“Iphone on Verizon is massively better than AT&T.”
To most people, that Chris Dixon tweet probably seemed irrelevant, nothing more than a random thought from the co-founder of Hunch. But to me, there was something more profound about what he had said.
Here was the same exact phone with identical settings, yet something had changed, externally, that completely altered the iPhone’s internal capabilities. In one moment, it went from an underachieving device to a super-phone. And all that changed was its network.
Lately, I’ve come to realize how important the concept of a ‘network’ truly is. You always hear about “networking” and “leveraging your network,” but how many people actually take those words to heart? There are many extremely bright people out there who have amazing GPAs to go along with triple majors, double minors, specializations, and a spot in the many ‘exclusive’ clubs that anyone can sign up for. Don’t get me wrong- those are all important and will definitely present students with some excellent job opportunities. But what most people don’t realize is how important their network is- for their present, near future and the long-term.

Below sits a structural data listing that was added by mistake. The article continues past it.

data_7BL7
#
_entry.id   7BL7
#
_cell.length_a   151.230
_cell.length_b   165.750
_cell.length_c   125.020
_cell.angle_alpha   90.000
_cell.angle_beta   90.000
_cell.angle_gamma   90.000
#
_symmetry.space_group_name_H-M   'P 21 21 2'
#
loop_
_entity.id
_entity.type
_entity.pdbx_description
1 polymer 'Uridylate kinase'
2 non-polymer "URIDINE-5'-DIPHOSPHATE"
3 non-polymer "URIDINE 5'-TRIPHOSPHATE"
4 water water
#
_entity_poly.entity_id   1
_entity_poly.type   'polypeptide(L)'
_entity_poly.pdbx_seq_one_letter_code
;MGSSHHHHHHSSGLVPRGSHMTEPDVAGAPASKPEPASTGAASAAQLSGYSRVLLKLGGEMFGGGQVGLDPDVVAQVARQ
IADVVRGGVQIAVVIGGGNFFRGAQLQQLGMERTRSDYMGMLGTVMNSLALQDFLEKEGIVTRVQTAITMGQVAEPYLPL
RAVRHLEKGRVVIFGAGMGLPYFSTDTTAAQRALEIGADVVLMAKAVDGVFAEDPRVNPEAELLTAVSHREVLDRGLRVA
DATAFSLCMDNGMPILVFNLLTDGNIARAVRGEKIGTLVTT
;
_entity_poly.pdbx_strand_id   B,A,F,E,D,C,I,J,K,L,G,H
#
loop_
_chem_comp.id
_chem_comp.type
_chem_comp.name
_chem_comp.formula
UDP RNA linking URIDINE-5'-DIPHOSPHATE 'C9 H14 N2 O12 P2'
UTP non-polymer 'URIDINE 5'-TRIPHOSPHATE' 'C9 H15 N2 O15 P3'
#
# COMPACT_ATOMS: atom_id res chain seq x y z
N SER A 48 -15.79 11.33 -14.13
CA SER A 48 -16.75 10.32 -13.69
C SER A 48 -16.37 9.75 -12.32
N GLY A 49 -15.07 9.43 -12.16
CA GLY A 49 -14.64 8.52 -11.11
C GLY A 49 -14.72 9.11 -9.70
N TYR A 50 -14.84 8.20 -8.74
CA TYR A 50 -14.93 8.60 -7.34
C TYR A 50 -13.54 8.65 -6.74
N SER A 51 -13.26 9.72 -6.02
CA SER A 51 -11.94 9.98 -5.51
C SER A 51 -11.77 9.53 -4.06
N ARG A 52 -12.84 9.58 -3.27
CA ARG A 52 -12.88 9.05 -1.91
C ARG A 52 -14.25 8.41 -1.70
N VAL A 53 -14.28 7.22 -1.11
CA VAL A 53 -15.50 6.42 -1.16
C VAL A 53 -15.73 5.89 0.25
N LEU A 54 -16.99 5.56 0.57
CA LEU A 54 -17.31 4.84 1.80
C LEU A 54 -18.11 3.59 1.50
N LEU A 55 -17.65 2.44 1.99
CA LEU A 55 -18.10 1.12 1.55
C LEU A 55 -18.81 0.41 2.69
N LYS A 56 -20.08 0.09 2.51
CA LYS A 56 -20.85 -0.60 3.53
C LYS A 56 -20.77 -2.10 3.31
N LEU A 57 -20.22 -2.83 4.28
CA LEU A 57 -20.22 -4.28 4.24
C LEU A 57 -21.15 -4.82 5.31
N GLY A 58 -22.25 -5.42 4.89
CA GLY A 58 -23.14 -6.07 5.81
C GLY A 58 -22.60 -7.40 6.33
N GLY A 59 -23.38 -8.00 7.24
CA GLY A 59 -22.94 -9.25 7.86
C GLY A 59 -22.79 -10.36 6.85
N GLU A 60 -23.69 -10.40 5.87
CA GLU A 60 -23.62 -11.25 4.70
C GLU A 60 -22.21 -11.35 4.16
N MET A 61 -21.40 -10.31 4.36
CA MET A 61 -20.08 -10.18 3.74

My gameplan before the semester was that of a quintessential business-school student: I would work hard, do well in school, get some solid internships for my resume, and then kill it when it came time for recruiting and interviews. More specifically, I wanted to be an investment banker. Why? Because I’m in NYU Stern, a school that surrounds me with students who are mostly interested in becoming investment bankers (surprise, surprise). It wasn’t even like I had a choice- it seemed to me like it was either i-banking or failure. But then something changed…
Over the course of winter break, a friend recommended that I take a class titled Entrepreneurship for the New Economy. At first I had no interest at all for a few reasons (it’s not towards my major, goes from 6-10pm, easier A’s out there, etc.). But after a lot of convincing, I decided to just do it. And it has changed my life forever.
Why? The class material itself is great, but that’s not what makes it special. What makes it special are the people I’ve become surrounded by.
Each week I am fortunate enough to hear from one or two of the top entrepreneurs in the city. I’ve been given opportunities to interview at some amazing start-ups and VC firms. And on top of all that, the course itself is taught by two Managing Directors at two of the top VC firms in Manhattan, Larry Lenihan and Hilary Gosher. Those are all incredible people to add to your network. But to me, what makes the class even more special is the caliber of students I am surrounded by.
How do you define “networking”? From what I’ve seen, most people think of networking as trying to build a relationship with only those people who are more accomplished than they are. For example, if you attend one of those career fairs, what do you see? Huge lines of students only looking to speak to employees from each firm. Is it important to know these people? Absolutely. But what I’ve discovered is that peer-to-peer networking is even more important.